This Thursday at noon, we will focus on Strength to Love by Martin Luther King, Jr. at the Urban Engagement Book Club in Dallas (sponsored by CitySquare – Click here for the details).
But, today is Martin Luther King, Jr. Day in America.
Here ‘s the short version of his career:
December 1, 1955 – He led the meeting that led to the Montgomery Bus Boycott after Rosa Parks was arrested for staying seated on a city bus
April 16, 1963 – From jail, he wrote the Letter from Birmingham Jail
August 28, 1963 – He delivered his I Have a Dream speech at the March on Washington for Jobs and Freedom
April 4, 1968 – He was killed in Memphis, Tennessee
Here’s an interesting note; if you watch his last speech, “I’ve Been to the Mountaintop,” the night before his death, he spoke at the Mason Temple (Church of God in Christ Headquarters) in Memphis, to people in support of sanitation workers. And, just three days earlier, March 31, 1968, he spoke to a distinguished crowd at the glorious National Cathedral in Washington, D.C.
That captures the contrast of his life.
And… here’s the thing to remember. When he began his career, a black person had to sit at the back of the bus – that was the law of the city. At the end of his life/career, there were no more such laws of segregation, and the Civil Rights Act (1964) and the Voting Rights Act (1965) had been passed. Give Dr. King plenty of the credit.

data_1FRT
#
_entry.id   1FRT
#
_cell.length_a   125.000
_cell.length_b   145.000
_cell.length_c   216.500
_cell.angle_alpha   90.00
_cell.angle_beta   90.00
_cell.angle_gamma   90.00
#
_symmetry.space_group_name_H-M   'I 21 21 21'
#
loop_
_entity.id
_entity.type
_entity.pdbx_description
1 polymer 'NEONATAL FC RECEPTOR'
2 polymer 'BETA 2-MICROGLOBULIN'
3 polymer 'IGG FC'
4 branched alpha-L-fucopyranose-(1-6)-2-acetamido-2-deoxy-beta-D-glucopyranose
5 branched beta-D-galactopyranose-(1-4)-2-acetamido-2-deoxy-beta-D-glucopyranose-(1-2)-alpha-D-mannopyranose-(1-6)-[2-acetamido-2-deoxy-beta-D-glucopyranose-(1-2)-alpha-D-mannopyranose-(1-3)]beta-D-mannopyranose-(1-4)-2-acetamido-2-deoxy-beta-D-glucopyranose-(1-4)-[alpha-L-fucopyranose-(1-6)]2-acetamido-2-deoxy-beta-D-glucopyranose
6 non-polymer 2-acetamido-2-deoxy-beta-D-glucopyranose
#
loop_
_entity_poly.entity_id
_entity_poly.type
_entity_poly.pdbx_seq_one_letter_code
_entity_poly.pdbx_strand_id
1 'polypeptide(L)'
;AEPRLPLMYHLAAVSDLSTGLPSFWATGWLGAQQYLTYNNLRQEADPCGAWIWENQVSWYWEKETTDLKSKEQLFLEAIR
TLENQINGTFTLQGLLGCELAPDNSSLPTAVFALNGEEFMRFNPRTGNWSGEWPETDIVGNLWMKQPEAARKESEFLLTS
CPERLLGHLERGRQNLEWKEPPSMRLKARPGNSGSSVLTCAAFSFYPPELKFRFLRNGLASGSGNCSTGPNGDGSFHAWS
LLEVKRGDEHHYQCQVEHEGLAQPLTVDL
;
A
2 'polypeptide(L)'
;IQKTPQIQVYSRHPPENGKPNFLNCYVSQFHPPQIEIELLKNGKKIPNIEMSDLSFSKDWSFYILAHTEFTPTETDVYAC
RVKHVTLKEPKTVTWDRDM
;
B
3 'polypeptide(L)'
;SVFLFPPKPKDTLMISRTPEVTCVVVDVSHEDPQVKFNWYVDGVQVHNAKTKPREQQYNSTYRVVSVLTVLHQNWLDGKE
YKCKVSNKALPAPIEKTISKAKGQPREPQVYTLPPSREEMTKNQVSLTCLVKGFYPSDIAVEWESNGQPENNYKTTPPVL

He never called for revolution. In that last speech, I’ve Been to the Mountaintop, he stated his request simply, powerfully:
All we say to America is, “Be true to what you said on paper.”
Here’s the full paragraph with that quote:
Now about injunctions: We have an injunction and we’re going into court tomorrow morning to fight this illegal, unconstitutional injunction. All we say to America is, “Be true to what you said on paper.” If I lived in China or even Russia, or any totalitarian country, maybe I could understand some of these illegal injunctions. Maybe I could understand the denial of certain basic First Amendment privileges, because they hadn’t committed themselves to that over there. But somewhere I read of the freedom of assembly. Somewhere I read of the freedom of speech. Somewhere I read of the freedom of press. Somewhere I read that the greatness of America is the right to protest for right. And so just as I say, we aren’t going to let dogs or water hoses turn us around, we aren’t going to let any injunction turn us around. We are going on.
So, on Martin Luther King day, let’s remember this simple truth: he argued that basic rights for all people, including black people, were indeed basic human rights; basic American rights.
Are we close to “being true to what we say on paper?” Not close enough…